Adding graphic warning labels on cigarette packaging can improve smokers' recall of the warning and health risks associated with smoking, according to researchers from the Perelman School of Medicine at the University of Pennsylvania.
Their findings are published online first in the American Journal of Preventive Medicine.
In past studies in Europe and Canada, graphic warning labels have proved to be effective in eliciting negative responses to smoking, increasing reported intention to quit smoking in smokers, and modifying beliefs about smoking dangers, the researchers noted. However, these previous research results have generally been conducted using large, population-based studies that could be confounded by concurrent tax increases or antismoking media campaigns that coincide with the introduction of new warning labels.
"An important first step in evaluating the true efficacy of the warning labels is to demonstrate if smokers can correctly recall its content or message," said lead author Andrew Strasser, PhD, an associate professor in the department of psychiatry. "Based on this new research, we now have a better understanding of two important questions about how U.S. smokers view graphic warning labels: Do smokers get the message and how do they get the message."
In the study, 200 current smokers were randomized to view either a text-only warning label advertisement, which was unaltered and utilized the U.S. surgeon general's warning and Federal Trade Commission (FTC) testing information that has appeared on cigarette advertisements since 1985; or a graphic warning label version that contained a graphic image (depicting a hospitalized patient on a ventilator) and a health warning with larger text, similar to what has been proposed by the U.S. Food and Drug Administration (FDA) to be adopted in the U.S.
To gauge how the participants viewed the layout of the advertisements, the research team utilized sophisticated eye-tracking technology. With this equipment, they were able to measure dwell time (total time viewing various parts of the ad, including the text or graphic warning), time to first viewing of portions of the ad to assess how attention is drawn, and fixations or the number of times they viewed each area of the ad (including the text or graphic warning). After reading the ads, each study participant also had to rewrite the warning label text to demonstrate their recall of the information.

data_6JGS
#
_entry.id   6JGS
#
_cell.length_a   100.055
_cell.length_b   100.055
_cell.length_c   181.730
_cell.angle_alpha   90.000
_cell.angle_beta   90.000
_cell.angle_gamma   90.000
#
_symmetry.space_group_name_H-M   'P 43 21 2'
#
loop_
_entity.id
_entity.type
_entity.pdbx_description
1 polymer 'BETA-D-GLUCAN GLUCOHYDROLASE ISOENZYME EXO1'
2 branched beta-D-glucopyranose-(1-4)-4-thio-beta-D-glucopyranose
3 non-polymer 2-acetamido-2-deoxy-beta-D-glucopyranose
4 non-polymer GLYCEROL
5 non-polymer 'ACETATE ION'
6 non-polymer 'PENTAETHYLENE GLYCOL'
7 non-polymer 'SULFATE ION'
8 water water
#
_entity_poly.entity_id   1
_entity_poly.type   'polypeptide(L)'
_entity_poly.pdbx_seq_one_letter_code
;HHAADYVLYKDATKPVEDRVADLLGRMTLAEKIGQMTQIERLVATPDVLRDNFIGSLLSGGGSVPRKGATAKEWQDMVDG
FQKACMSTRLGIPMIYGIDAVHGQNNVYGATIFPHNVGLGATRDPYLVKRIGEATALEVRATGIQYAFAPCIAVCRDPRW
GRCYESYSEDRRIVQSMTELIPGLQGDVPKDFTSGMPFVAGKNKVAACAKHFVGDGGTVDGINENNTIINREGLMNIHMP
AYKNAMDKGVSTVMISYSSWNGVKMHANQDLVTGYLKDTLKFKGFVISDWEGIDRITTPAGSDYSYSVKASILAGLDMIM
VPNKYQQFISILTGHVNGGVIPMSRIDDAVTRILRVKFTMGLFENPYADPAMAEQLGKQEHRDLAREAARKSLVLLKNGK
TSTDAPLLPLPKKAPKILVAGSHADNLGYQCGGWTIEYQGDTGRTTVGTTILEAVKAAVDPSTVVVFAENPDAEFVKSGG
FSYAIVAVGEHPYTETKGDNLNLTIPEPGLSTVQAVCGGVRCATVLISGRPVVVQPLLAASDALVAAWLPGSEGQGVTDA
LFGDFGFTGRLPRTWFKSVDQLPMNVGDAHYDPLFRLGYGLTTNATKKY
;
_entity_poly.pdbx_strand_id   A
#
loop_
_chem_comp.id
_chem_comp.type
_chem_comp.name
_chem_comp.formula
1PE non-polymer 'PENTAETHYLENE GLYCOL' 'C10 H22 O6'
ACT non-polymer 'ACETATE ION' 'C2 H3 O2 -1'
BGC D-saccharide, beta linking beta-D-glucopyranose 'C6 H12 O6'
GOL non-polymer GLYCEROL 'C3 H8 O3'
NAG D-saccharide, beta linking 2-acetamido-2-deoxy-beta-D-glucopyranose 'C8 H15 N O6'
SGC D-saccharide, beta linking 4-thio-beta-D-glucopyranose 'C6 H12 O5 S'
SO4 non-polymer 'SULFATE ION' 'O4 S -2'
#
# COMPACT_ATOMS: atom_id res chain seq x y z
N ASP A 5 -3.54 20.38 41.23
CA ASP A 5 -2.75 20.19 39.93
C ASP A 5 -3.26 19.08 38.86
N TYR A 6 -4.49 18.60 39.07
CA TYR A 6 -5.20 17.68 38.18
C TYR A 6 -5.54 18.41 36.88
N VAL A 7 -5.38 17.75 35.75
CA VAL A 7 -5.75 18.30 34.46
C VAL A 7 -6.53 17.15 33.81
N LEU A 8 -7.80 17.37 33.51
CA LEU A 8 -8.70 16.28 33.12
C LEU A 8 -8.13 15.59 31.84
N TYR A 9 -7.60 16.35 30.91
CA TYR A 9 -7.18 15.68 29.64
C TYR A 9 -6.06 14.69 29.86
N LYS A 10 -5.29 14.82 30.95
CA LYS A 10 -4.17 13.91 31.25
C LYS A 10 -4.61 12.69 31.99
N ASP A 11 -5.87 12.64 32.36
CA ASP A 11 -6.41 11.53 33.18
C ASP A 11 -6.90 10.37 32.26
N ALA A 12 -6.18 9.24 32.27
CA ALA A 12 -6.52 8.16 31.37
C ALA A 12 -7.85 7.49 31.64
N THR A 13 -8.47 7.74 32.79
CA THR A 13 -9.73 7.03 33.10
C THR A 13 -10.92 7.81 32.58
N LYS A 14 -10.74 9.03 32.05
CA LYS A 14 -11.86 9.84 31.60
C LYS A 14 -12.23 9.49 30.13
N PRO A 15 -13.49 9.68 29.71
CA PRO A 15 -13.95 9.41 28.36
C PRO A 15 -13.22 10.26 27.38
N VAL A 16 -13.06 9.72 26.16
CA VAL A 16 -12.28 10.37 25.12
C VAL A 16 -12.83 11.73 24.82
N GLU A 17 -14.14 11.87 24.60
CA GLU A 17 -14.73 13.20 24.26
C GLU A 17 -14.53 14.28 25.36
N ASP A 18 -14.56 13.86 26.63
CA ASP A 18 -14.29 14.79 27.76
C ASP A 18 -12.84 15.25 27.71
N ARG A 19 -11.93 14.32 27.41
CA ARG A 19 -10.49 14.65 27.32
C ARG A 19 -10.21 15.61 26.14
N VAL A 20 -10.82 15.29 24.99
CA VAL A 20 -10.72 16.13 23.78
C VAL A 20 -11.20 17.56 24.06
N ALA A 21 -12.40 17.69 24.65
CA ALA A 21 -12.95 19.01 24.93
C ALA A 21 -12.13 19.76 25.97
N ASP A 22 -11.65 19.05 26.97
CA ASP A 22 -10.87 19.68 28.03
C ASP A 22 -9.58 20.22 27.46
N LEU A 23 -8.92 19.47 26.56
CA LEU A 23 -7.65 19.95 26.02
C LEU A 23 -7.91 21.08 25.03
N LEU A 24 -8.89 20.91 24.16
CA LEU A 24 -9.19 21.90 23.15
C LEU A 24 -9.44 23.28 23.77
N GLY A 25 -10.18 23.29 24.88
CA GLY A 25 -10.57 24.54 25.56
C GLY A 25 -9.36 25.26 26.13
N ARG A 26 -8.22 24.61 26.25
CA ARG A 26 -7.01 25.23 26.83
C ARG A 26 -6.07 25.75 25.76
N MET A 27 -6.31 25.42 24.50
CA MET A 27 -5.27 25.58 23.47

The researchers found a significant difference in percentage correct recall of the warning label between those in the text-only versus graphic warning label condition, 50% versus 83%. In addition, the quicker a smoker looked at the large text in the graphic warning, and the longer they viewed the graphic image, the more likely they were to recall the information correctly.
The researchers say that the new data demonstrate that drawing attention to the warning label can improve recall of health relevant information, which may extend to improving risk perception of smoking. Additionally, attracting attention to the warning before viewing the advertisement body may change the framing of the message in the advertisement body, causing viewers to approach it with greater caution. Finally, time to first viewing has practical application to real-world settings where people may allocate only a few seconds to a print advertisement. Further study on the size, font, color, and location of text may identify the most effective way to draw attention.
The 2009 Family Smoking Prevention and Tobacco Control Act mandated the FDA to require graphic warning labels on cigarette packages. Originally mandated to appear on cigarette packages in September 2012, the implementation of these warning labels has been held up in court.